This time however, Reading football club were providing the award, they came in one day and gave a big motivational speech about the award and how it could affect us. I was inspired and put my name down, along with probably 60 other young offenders’. There was only space for 15 in the first bunch of lads to be able to start working towards there bronze award, but I was hopeful, I had a long sentence, and I was far from being 21 at which I would be shipped to another prison, so I knew my chances were good.

I was right, and I was picked, it was a moment that would change the course of the rest of my life.

There are four sections to a DofE award, the first is Volunteering, and you would be forgiven for thinking ‘how do you volunteer in prison?’ A couple of the lads had different volunteering jobs, from race relations’ work to painting boards for the gym. I was a Listener. Listeners are prisoners who are trained by the Samaritans, we were on call 24/7 for other prisoners to speak to confidentially. It was very rewarding, as well as learning a lot from the training, it was also a pleasure to be there for some of the people who needed it most. When a person is in a dark place, talking to another person and ‘letting it out’ could be the difference between living and dying. Sounds extreme but it is true.

The next section was Physical, this part meant that I was staying fit and healthy. It also improved social skills and confidence while taking part in team activities like football and volleyball.

The third section, and the one that had the biggest impact on my life was the skill section. I worked in the kitchen, and had the opportunity to work towards an NVQ in cooking. Knowing that the NVQ was going to give me a qualification that I could use outside of the prison and also that it was helping me towards reaching my Award kept me motivated.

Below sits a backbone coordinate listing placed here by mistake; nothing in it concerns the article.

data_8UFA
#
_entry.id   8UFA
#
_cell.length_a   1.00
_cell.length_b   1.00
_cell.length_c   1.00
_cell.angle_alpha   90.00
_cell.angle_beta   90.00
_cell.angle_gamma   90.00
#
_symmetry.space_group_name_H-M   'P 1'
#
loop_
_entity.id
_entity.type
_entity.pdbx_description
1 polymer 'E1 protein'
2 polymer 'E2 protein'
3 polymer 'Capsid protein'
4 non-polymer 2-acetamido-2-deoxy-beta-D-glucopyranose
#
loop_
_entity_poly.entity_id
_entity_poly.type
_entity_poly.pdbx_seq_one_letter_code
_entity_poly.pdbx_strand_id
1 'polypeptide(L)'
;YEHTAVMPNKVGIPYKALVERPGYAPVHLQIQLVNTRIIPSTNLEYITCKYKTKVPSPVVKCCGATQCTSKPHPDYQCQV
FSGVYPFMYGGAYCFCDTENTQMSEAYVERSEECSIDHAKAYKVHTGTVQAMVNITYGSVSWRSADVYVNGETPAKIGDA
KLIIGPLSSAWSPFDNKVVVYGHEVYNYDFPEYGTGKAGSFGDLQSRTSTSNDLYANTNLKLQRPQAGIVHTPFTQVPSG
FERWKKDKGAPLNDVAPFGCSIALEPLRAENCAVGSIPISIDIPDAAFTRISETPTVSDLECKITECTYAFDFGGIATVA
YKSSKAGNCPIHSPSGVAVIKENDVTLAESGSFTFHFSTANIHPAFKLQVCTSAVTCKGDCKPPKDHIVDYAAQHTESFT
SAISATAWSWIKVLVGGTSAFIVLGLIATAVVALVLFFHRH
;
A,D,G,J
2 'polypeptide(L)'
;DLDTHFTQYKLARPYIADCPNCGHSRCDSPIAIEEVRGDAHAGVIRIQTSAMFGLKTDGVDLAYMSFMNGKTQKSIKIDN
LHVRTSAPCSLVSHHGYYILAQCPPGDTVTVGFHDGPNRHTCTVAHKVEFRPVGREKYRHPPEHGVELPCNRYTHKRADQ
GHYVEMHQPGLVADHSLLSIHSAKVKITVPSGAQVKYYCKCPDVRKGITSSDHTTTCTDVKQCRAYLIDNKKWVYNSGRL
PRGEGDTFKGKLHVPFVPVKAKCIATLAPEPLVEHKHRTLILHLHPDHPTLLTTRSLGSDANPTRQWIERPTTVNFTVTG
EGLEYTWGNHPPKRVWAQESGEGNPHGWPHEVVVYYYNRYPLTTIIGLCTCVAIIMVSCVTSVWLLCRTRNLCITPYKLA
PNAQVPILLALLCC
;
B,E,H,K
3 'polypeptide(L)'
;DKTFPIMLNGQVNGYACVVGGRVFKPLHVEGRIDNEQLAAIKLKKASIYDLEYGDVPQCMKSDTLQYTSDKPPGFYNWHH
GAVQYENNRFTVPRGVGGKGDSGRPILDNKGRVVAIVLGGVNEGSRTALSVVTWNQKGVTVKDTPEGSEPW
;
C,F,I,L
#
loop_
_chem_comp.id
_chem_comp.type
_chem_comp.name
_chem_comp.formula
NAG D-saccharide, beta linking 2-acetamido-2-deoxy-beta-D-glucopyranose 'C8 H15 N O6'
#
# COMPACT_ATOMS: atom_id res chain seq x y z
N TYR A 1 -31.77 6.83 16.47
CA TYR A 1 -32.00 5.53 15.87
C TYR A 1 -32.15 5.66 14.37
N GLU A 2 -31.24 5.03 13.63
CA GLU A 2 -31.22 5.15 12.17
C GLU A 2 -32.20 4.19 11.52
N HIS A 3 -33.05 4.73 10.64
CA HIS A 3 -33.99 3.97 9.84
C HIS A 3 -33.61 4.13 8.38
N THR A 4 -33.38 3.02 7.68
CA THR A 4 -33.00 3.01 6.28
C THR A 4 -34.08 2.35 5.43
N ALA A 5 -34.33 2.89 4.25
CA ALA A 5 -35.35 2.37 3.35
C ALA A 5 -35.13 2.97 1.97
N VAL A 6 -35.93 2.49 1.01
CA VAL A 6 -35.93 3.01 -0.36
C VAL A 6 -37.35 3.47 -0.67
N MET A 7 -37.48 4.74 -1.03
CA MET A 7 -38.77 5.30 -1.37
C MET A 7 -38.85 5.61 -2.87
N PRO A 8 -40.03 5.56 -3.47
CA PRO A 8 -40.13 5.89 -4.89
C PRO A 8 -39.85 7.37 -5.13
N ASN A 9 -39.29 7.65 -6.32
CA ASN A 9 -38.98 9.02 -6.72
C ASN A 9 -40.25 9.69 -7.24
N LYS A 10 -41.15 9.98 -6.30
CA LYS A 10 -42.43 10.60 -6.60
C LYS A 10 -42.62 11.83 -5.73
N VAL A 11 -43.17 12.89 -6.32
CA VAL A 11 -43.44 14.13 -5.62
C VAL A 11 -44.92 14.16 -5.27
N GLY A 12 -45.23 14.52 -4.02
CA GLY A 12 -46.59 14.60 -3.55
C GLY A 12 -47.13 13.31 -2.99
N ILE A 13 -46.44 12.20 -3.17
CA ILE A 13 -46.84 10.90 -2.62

I will come back to how the skill section changed my life, but first the last section of the bronze, and silver awards is the expedition section. Obviously being locked up in a prison meant we weren’t going to be going anywhere far, so we camped out on the football pitch, and took part in lots of teambuilding events.

All four of these sections together helped me to grow as a person, I got to know myself and what I was capable of.

Over the three and a bit years I was in there, I achieved my DofE bronze award, Silver award, and was now working towards my Gold. After completing my offending behavior programs I was able to move onto the resettlement unit. This was a semi-open part of the prison where I could be released for work activities. The fact that I had achieved things that I could be proud of, I felt sure of myself, the opportunity to work at one of Jamie Oliver’s Restaurants came along, I didn’t hesitate and got stuck in.